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FABUICIO. You saie the truthe in a certaine maner, but consider the faultes, whiche soche a chosen manne hath in himselfe, for that also many times it hapneth, that he is not a chosen manne.

And if so be that by any chance ye Divell is minded to issue from his foul pit at soche a time, wit ye well that wheresoever ye fiend fareth to do his diabolical plaisaunce there also close at hand followeth ye gentle Chrystchilde; so that ye Divell, try how hard soever he may, hath no power at soche a time over the hartes of men.

The carriages and the unarmed menne are placed, in the rome that remaineth within the armie, and in soche sorte equally devided, that thei maie give the waie easely, to whom so ever would go, either from the one corner to the other, or from the one hedde, to the other of the armie.

One thing onely I advise you, that you never order an armie, after soche sorte, that those that faight afore, cannot bee sucoured of theim, whiche be set behind: bicause he that committeth this errour, maketh the greateste parte of his armie to bee unprofitable, and if it incounter any strength, it cannot overcome. LUIGI. There is growen in me, upon this parte a doubte.

In especially it is requisite, that the Ansigne bee after soche sorte countersigned, that companyng with the other battailes, it maie be knowen from theim, accordyng as the Conestable, and the Centurions have plumes of fethers in their heddes differente, and easie to be knowen, and that whiche importeth moste, is to ordaine that the peticapitaines bee knowen.

The five battailes whiche are behinde, have all their sides defended, except the parte behinde, and therefore those ought to bee put together in soche wise, that the Pikes come behind, as in the place therof we shall shewe. The five battailes that bee in the right flancke, have all their sides defended, except the right flancke.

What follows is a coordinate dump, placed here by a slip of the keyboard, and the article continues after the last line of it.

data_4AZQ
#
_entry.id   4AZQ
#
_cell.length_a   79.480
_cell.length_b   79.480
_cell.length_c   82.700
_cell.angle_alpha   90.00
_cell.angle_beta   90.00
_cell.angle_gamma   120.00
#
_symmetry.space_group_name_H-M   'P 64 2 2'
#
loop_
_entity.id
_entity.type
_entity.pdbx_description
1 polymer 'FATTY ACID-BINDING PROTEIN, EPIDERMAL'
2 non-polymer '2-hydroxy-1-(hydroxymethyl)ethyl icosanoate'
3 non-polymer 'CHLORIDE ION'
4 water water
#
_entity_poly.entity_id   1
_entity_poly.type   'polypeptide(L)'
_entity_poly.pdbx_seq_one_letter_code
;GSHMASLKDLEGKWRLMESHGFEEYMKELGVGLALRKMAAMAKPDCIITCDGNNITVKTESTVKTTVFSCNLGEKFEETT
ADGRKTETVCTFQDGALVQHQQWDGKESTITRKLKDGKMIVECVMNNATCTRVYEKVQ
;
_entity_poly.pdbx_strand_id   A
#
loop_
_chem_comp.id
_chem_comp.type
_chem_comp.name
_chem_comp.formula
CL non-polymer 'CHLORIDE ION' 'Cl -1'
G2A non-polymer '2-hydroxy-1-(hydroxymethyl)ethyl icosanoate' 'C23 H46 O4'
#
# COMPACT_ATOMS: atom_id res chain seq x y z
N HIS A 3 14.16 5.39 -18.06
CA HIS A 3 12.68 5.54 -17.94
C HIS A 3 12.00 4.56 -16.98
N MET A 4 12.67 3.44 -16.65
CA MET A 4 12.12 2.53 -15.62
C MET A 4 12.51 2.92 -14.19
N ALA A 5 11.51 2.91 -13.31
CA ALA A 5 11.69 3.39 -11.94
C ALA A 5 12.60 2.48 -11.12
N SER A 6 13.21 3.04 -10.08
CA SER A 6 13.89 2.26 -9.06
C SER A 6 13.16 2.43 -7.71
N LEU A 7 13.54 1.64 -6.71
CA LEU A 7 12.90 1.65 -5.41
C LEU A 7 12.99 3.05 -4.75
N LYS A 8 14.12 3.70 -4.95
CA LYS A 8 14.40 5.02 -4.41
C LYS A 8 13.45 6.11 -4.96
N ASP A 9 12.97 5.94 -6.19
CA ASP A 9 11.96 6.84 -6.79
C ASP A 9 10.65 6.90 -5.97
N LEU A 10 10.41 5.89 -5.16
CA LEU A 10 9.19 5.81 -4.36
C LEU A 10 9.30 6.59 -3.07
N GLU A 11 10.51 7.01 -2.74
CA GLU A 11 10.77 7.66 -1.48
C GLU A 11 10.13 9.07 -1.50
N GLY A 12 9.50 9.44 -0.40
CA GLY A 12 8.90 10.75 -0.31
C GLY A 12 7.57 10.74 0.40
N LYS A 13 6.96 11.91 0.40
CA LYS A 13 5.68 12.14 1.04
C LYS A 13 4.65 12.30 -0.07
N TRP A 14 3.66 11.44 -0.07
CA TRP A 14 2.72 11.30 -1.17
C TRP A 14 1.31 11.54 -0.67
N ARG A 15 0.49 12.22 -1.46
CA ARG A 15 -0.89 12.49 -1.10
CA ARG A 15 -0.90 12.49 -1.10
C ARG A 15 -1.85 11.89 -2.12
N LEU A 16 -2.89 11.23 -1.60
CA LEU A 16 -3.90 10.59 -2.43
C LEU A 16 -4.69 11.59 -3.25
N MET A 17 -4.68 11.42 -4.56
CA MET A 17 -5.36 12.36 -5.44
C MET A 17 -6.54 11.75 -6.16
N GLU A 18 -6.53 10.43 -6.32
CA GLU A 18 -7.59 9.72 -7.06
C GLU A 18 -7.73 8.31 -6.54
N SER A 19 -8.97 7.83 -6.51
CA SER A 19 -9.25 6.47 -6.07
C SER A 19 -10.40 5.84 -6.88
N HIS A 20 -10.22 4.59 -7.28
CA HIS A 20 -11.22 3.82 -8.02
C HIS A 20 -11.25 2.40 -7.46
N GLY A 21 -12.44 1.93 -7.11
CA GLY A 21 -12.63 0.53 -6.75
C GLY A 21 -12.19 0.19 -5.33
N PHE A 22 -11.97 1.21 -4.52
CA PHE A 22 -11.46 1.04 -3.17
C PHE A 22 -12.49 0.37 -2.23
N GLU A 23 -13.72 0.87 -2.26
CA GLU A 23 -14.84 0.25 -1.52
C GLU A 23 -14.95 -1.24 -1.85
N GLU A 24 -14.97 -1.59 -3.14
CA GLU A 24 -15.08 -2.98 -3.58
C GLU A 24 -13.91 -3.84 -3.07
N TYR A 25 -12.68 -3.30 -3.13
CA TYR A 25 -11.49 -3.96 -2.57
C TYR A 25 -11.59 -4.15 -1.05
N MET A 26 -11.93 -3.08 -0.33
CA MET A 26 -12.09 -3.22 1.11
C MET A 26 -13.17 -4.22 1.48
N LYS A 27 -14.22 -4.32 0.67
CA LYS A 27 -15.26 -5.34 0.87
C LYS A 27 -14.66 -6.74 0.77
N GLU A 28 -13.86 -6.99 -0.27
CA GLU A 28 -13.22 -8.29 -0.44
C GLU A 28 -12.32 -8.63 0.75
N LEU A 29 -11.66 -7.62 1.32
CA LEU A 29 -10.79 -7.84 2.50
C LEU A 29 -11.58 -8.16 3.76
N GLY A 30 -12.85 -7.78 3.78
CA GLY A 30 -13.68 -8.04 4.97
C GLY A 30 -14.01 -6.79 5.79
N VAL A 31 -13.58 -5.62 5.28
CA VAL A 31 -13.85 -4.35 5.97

COSIMO. Then it falleth to you Luigi: and as I have pleasure of soche a successour, so you shal satisfie your self of soche a demaunder: therefore I praie you, let us tourne to the matter, and let us lese no more tyme.

But when through long and continuall peace, thei began to bee altogether given to pleasure and delicatenesse, little regardyng Marciall feates, nor soche as were expert in the practise thereof: Their dominions and estates, did not so moche before increase and prospere, as then by soche meanes and oversight, thei sodainly fell into decaie and utter ruine.

Concernyng the doubte, leste soche ordinaunces, take not from thee thy state, by meane of one, whiche is made hedde therof, I answere, that the armure on the backes of citezeins, or subjectes, given by the disposicion of order and lawe, did never harme, but rather alwaies it doeth good, and mainteineth the citee, moche lenger in suretie, through helpe of this armure, then without.

The one cause is, for that it greveth theim moche, to take againe the orders when thei are marde, the other, bicause the maner of livyng now adaies, having respect to the Christian religion, commaundeth not thesame necessitie to menne, to defende themselves, whiche in olde tyme was: for that then, the menne overcome in warre, either were killed, or remained perpetuall slaves, where thei led their lives moste miserably: The tounes overcome, either were rased, or the inhabiters thereof driven out, their goodes taken awaie, sent dispersed through the worlde: so that the vanquished in warre, suffered all extreme miserie: of this feare, men beyng made afraied, thei wer driven to kepe lively the warlike exercises, and thei honoured soche as were excellente in theim: But nowe adaies, this feare for the moste part is not regarded: of those that are overcom, fewe bee killed, none is kepte longe in prison: for that with facelitie, thei are sette at libertie: the citees also, whiche a thousande tymes have rebelled, are not destroied, the men wherof, are let a lone with their goodes, so that the greateste hurte that is feared, is but a taske: in so moche, that men will not submit them selves to the orders of warre, and to abide alwaies under those, to avoide the perilles whereof thei are little afraied: again these Provinces of Europe, be under a verie fewe heddes, in respecte as it hath been in times past: for that al Fraunce, obeieth one kyng, al Spain, an other: Italie is in fewe partes, so that the weake citees, are defended with leanyng to hym that overcometh, and the strong states, for the causes aforesaied, feare no soche extreme ruine.

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